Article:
Black Ship

Black Ship by Carola Dunn. Life is certainly changing for Daisy Dalrymple, daughter of a viscount and wife of Scotland Yard Detective Chief Inspector Alec Fletcher. Alec has inherited a house in Hampstead from a great-uncle which will provide considerably more room for the growing Fletcher family. But with the house comes a set of new neighbors on Constable Circle, including a wine merchant named Jessup and his two sons who have agreed to supply an American gang with booze in defiance of the Prohibition rules in effect in the 1920s. Though they are breaking no English laws, when a body is found next to the community’s fountain, Alec is given the difficult task of investigating his neighbors and their connection to the case. With her own dining room being used as a temporary on-site headquarters, Daisy has ample opportunity to gather information about the crime and make her own contributions towards its resolution.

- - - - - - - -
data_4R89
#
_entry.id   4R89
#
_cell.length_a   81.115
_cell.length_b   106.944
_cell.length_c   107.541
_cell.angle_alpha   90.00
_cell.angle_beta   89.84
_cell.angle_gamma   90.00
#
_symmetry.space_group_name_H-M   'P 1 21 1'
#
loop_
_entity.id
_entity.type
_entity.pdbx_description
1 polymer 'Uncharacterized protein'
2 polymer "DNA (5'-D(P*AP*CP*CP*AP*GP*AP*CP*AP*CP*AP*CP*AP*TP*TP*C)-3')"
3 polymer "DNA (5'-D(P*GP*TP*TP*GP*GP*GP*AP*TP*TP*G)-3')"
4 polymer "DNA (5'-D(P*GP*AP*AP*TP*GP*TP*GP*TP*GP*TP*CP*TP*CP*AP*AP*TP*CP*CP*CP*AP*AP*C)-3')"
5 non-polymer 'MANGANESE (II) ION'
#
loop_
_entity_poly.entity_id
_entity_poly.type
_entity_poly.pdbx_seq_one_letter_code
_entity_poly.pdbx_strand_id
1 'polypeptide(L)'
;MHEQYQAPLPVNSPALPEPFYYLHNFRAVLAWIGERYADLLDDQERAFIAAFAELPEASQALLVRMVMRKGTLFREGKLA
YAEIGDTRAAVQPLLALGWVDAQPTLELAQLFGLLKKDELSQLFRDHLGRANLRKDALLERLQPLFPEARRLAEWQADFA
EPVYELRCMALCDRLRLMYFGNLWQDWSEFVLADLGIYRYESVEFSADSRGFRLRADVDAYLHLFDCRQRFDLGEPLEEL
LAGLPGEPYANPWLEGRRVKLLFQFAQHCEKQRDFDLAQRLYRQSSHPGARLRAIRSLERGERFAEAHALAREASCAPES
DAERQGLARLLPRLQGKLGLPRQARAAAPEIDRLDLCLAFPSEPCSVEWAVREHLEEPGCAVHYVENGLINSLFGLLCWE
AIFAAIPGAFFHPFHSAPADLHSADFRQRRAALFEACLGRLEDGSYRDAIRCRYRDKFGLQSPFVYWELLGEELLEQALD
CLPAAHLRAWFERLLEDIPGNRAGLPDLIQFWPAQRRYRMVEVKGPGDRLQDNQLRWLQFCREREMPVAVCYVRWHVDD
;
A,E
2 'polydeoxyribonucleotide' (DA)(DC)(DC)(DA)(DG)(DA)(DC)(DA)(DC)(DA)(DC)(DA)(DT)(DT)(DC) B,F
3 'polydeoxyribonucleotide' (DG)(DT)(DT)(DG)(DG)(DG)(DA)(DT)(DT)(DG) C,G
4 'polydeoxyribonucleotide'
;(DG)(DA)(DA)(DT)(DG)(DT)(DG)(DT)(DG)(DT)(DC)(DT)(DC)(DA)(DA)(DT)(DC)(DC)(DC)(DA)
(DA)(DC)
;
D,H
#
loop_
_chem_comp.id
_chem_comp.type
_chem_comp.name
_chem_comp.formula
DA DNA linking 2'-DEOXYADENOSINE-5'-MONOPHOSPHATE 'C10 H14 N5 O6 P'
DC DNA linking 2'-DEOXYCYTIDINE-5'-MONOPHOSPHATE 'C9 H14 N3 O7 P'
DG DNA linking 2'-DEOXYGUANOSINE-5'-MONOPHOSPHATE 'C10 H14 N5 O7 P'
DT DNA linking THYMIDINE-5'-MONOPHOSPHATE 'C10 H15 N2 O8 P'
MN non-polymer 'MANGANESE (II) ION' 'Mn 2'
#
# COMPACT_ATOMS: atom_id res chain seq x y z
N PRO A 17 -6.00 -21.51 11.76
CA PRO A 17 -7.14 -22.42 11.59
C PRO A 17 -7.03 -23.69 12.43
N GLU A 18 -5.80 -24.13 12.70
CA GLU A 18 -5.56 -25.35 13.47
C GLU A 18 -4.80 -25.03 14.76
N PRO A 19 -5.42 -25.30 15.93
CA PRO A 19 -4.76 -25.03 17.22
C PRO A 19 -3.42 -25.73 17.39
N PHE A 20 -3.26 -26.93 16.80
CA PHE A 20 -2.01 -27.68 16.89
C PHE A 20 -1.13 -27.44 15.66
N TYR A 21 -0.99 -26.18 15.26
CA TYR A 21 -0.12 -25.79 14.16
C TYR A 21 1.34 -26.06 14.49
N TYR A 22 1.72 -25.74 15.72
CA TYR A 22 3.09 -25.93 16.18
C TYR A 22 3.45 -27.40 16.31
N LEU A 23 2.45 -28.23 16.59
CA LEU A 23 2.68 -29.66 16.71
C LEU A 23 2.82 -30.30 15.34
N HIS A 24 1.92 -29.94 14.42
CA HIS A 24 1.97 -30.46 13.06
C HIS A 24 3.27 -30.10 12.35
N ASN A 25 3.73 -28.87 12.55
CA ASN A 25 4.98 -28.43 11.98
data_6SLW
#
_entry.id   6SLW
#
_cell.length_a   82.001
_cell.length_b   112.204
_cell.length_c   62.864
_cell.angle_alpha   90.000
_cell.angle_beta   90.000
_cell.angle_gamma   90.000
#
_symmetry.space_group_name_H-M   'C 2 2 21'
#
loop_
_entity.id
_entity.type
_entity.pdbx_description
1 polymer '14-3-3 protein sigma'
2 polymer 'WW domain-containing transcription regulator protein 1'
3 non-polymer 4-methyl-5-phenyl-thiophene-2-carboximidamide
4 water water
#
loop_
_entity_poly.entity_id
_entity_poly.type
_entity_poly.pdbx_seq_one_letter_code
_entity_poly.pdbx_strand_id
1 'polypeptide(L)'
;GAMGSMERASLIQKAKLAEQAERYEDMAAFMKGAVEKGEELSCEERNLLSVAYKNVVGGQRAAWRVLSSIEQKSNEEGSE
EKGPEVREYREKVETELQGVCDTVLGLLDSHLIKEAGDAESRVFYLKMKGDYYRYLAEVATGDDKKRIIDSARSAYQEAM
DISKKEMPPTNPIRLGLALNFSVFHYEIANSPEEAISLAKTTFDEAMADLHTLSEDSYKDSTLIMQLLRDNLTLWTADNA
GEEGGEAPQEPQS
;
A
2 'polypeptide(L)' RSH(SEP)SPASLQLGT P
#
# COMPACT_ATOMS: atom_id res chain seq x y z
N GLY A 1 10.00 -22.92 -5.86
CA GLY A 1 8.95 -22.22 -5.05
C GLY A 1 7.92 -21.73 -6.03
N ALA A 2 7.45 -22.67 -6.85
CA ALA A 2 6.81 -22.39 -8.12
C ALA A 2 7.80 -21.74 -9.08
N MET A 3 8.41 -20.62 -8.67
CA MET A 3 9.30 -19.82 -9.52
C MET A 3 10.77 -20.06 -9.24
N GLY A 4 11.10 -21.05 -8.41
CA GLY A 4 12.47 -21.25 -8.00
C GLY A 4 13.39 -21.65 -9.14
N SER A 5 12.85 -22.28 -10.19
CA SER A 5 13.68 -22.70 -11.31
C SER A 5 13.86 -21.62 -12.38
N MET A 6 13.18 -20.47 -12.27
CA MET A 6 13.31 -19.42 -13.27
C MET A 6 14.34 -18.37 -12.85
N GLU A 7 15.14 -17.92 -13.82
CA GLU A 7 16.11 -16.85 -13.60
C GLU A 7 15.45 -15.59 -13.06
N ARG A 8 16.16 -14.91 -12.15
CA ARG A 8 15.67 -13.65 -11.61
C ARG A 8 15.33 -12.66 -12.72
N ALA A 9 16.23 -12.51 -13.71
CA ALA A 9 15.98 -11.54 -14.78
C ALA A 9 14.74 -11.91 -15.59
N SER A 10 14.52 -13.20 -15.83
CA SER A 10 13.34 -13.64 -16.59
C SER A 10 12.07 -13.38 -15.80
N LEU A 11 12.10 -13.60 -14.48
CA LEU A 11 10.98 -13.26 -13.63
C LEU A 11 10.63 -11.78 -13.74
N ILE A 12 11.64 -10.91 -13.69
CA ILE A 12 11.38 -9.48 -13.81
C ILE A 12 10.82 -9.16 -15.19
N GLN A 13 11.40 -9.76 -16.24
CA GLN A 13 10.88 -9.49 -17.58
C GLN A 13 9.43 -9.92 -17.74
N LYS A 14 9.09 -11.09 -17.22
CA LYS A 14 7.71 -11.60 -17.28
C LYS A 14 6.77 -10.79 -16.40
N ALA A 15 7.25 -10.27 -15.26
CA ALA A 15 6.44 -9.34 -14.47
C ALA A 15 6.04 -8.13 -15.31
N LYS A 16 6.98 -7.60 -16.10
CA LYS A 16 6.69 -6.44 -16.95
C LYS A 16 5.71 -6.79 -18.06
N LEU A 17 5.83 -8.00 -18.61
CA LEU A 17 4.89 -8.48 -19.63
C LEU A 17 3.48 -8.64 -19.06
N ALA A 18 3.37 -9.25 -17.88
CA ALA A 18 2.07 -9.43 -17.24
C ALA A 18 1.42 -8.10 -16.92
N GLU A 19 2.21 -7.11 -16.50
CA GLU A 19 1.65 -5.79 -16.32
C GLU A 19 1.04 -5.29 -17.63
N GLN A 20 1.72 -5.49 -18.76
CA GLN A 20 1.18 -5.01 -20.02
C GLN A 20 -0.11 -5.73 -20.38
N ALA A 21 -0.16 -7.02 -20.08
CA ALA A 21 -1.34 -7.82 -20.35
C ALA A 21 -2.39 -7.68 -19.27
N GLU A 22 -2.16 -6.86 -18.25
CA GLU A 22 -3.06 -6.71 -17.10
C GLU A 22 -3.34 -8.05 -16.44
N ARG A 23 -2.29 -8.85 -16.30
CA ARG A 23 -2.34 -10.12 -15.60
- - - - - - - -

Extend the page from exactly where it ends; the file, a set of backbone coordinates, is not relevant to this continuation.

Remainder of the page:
Regular readers of this long-running series should have little trouble figuring out the final solution, especially since they are privy to the key clues much earlier than either Daisy or the police. Unlike the previous story in the series, there is less of a sense of danger threatening our heroine. Instead, there is a more detailed look at the way Alec and his comrades work to gather evidence and put the pieces together. The fluid domestic situation with the new house, servants, and neighbors combined with the description of the rum-running activity off the New England coast will keep readers interested and fans of the series will not be disappointed.

As I’ve mentioned before, there is a growing number of “between the wars” mysteries with female leads, but I consider Dunn’s the best of the bunch. Other characters to consider include Barbara Cleverly’s Laetitia Talbot, Rhys Bowen’s Georgiana Rannoch, and Kerry Greenwood’s Phyrne Fisher.

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